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Balance Transfer Fees: When Do They Make Sense?

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This is the way it too often goes: A consumer is overambitious with her credit card, accumulates a worrisome amount of debt, and then looks to transfer her debt to a new credit card with a low, maybe even 0%, introductory rate on balance transfers.
It seems a wise move.
But is it really?
Sometimes yes; sometimes no. It all depends on the card you’re considering, the balance-transfer fee it imposes, and the balance transfer APR you’ll pay early on and over time.

What Is a Balance Transfer Fee?

You know that adage: Nothing in life is free? Well, for the privilege of giving your business to some particular credit card company, that company is going to charge you a fee – a balance transfer fee.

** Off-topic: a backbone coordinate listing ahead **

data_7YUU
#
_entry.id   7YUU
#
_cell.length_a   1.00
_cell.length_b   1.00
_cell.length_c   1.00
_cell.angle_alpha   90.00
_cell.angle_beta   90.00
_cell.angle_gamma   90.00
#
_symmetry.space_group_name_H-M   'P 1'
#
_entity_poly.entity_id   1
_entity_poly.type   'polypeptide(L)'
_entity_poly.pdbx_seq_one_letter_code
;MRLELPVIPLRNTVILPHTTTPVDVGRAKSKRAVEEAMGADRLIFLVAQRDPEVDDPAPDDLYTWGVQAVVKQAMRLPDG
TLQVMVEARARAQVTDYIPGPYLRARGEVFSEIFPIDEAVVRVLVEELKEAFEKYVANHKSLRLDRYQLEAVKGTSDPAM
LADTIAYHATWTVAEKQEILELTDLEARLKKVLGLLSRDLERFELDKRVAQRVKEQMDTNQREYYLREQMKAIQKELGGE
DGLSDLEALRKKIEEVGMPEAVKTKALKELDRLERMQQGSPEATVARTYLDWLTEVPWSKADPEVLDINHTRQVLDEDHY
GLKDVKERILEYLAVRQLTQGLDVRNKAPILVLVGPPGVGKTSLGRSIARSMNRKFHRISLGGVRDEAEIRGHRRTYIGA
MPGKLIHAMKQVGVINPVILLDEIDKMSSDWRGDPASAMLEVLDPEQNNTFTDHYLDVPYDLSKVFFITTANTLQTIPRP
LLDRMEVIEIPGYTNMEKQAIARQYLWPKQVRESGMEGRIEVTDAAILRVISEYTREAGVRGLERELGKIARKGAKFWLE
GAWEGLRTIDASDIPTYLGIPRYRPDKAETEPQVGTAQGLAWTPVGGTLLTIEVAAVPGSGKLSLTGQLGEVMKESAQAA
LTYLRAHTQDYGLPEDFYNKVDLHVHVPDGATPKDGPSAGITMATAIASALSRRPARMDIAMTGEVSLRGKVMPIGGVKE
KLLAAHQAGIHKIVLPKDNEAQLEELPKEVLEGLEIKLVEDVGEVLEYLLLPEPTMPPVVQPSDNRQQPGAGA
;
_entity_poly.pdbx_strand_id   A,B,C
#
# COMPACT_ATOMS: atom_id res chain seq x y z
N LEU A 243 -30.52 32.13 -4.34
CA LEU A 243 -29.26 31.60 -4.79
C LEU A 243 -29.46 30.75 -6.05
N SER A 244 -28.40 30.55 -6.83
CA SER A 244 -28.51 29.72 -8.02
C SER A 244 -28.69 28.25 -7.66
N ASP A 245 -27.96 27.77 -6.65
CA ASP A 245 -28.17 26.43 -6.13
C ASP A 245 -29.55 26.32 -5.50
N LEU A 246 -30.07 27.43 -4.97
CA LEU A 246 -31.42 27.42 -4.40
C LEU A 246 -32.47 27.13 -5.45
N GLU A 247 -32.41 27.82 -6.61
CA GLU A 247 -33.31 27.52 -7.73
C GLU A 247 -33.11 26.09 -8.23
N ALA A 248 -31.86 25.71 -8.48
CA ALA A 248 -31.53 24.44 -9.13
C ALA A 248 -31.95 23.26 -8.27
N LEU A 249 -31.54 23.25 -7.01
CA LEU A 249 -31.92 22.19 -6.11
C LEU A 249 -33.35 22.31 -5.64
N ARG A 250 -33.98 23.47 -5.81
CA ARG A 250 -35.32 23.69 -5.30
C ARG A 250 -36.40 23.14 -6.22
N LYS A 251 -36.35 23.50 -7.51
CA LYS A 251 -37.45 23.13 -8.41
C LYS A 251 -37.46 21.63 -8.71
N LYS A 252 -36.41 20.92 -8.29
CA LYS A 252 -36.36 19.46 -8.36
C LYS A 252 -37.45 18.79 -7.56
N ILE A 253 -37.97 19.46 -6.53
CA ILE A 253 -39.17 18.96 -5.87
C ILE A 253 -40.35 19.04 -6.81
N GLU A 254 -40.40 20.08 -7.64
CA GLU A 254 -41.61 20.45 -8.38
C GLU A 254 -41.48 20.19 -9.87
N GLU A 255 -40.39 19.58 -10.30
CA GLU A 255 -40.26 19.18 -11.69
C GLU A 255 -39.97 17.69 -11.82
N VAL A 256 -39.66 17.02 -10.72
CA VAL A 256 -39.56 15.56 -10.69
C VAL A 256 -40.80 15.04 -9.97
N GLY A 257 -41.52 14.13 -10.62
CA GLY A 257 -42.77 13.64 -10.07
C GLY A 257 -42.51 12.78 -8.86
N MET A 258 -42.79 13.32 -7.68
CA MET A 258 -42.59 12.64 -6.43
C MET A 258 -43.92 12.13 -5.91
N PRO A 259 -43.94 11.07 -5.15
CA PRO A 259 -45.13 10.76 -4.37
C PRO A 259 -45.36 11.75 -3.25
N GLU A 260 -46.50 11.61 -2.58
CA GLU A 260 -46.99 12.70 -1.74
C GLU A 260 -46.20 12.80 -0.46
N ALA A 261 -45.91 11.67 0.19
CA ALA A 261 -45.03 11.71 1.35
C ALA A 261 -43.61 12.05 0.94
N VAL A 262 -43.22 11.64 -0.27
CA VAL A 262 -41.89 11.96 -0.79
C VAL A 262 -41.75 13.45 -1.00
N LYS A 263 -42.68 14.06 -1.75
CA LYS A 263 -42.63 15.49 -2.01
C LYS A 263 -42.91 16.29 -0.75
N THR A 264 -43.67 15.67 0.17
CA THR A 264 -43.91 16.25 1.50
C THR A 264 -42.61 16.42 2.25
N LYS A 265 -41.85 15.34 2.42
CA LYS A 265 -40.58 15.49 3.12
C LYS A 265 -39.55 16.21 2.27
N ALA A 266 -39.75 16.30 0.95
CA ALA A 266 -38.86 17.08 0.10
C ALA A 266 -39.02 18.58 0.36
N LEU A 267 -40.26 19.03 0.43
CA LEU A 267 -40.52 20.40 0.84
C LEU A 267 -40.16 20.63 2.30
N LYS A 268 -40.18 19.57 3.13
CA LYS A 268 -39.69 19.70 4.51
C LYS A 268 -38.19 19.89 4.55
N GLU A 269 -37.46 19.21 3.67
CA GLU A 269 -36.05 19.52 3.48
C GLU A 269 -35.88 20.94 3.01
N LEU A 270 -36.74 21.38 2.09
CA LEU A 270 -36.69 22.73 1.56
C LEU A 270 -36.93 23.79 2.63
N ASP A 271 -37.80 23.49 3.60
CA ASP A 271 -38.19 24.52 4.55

This fee represents some percentage of the overall amount of money you’re transferring to the new credit card.

Typically, that fee runs between 3% and 5% of the amount you’re transferring.

So, for instance, if you want to transfer $12,000 from a high-interest-rate card to a card with a lower rate, or a card with a 0% introductory APR. You will pay between $360 and $600 for that service.

Some bloggers I’ve read will tell you this is a bad move because you’re simply increasing your debt. Well, yes, technically you are increasing your debt. But that misses the point entirely.

So what if you initially have to pay $360 to transfer your balance? If your new interest rate is substantially less, you will recoup the fee, plus much more, within a few months. Then, every reduced interest payment thereafter is money in your pocket, rather than the banker’s pocket.